Hordes of Vigilantes & Popular elements defeat MAI, for now


Noam Chomsky

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font-family:Arial”>As
expected, the OECD countries did not reach agreement on April 27, and we move to the next
phase. One useful consequence was that the national press departed from its (virtual)
silence. In the business pages of the New York Times, economic affairs
correspondent Louis Uchitelle reported that the target date for the MAI had been delayed
six months, under popular pressure. Treaties concerning trade and investment usually
“draw little public attention” (why?); and while “labor and the environment
are not excluded,” the director of international trade at the National Association of
Manufacturers explained, “they are not at the center” of the concerns of trade
diplomats and the World Trade Organization. But “these outsiders are clamoring to
make their views known in the negotiations for a treaty that is to be called the
Multilateral Agreement on Investment,” Uchitelle commented (with intended irony, I
presume), and the clamor sufficed to compel the delay.

font-family:Arial”>The Washington
Post
also reported the delay, in its financial section, blaming primarily “the
French intelligentsia,” who had “seized on the idea” that the rules of the
MAI “posed a threat to French culture,” joined by Canadians as well. “And
the Clinton administration showed little interest in fighting for the accord, especially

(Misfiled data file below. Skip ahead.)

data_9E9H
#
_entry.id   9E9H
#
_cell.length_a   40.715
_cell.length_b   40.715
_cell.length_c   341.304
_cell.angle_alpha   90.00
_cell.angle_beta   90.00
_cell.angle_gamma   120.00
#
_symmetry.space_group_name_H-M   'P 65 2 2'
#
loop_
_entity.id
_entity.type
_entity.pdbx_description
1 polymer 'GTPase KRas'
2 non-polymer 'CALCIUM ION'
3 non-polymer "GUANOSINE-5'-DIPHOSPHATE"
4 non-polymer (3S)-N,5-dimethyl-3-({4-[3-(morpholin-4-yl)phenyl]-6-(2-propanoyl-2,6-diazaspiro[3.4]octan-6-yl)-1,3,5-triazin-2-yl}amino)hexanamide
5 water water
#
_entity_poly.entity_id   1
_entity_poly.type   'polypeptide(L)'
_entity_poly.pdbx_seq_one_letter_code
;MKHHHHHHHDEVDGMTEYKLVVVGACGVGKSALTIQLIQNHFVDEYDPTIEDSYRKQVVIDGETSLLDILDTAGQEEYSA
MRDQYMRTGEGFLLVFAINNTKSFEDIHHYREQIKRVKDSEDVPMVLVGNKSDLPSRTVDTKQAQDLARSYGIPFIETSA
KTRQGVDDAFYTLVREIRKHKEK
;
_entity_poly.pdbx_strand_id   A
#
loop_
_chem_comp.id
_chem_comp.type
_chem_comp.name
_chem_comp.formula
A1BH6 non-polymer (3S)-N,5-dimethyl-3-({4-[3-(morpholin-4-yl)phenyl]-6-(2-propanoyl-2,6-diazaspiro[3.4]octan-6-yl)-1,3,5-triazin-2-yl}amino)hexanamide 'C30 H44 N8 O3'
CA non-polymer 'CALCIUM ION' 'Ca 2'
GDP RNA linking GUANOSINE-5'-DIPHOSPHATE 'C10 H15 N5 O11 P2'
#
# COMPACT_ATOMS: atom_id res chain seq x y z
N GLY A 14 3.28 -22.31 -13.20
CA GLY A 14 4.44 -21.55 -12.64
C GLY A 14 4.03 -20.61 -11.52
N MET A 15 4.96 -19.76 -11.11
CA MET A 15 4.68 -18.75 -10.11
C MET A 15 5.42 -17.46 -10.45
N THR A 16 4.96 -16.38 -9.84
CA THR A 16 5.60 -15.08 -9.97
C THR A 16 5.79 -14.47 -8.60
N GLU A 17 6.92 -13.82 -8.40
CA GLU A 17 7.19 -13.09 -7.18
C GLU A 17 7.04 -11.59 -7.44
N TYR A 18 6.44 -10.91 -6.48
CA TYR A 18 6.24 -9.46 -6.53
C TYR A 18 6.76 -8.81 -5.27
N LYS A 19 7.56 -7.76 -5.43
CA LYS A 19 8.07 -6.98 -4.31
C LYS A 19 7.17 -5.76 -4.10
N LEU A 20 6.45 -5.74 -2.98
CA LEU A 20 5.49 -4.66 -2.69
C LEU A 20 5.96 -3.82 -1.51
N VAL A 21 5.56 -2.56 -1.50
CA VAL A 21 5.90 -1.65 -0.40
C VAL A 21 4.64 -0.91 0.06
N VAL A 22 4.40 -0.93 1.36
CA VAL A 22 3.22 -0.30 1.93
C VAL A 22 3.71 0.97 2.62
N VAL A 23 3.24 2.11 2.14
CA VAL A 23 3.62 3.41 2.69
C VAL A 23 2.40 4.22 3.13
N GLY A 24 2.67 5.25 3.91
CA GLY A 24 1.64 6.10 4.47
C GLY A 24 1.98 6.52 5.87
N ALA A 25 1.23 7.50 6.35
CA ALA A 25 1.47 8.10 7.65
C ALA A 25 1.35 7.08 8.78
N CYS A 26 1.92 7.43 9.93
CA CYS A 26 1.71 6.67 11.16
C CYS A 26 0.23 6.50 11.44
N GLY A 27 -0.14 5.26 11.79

given fervent opposition from many of the same American environmental and labor groups
that battled against [NAFTA],” and that somehow fail to comprehend that their battle
is misdirected since it is the Clinton administration that has been insisting upon
“environmental goals” and “international labor standards” all
along—not an outright falsehood, since the goals and standards are left suitably
vague.

font-family:Arial”>Time font-family:Arial”>The same
theme was voiced with a note of despair, if not terror, by the world’s leading
business daily, the Financial Times of London. In an article headlined
“Network guerrillas,” it reported that “fear and bewilderment have seized
governments of industrialised countries” as, “to their consternation,”
their efforts to impose the MAI in secret “have been ambushed by a horde of
vigilantes whose motives and methods are only dimly understood in most national
capitals”—naturally enough; they are not among the “domestic
constituencies,” so how can governments be expected to understand them? “This
week the horde claimed its first success” by blocking the agreement on the MAI, the
journal continued, “and some think it could fundamentally alter the way international
economic agreements are negotiated.”

font-family:Arial”>The hordes
are a terrifying sight: “they included trade unions, environmental and human rights
lobbyists and pressure groups opposed to globalisation”—meaning, globalization
in the particular form demanded by the domestic constituencies. The rampaging horde
overwhelmed the pathetic and helpless power structures of the rich industrial societies.
They are led by “fringe movements that espouse extreme positions” and have
“good organisation and strong finances” that enable them “to wield much
influence with the media and members of national parliaments.” In the United States,
the “much influence” with the media was effectively zero, and in Britain, which
hardly differed, it reached such heights that Home Secretary Jack Straw of the Labor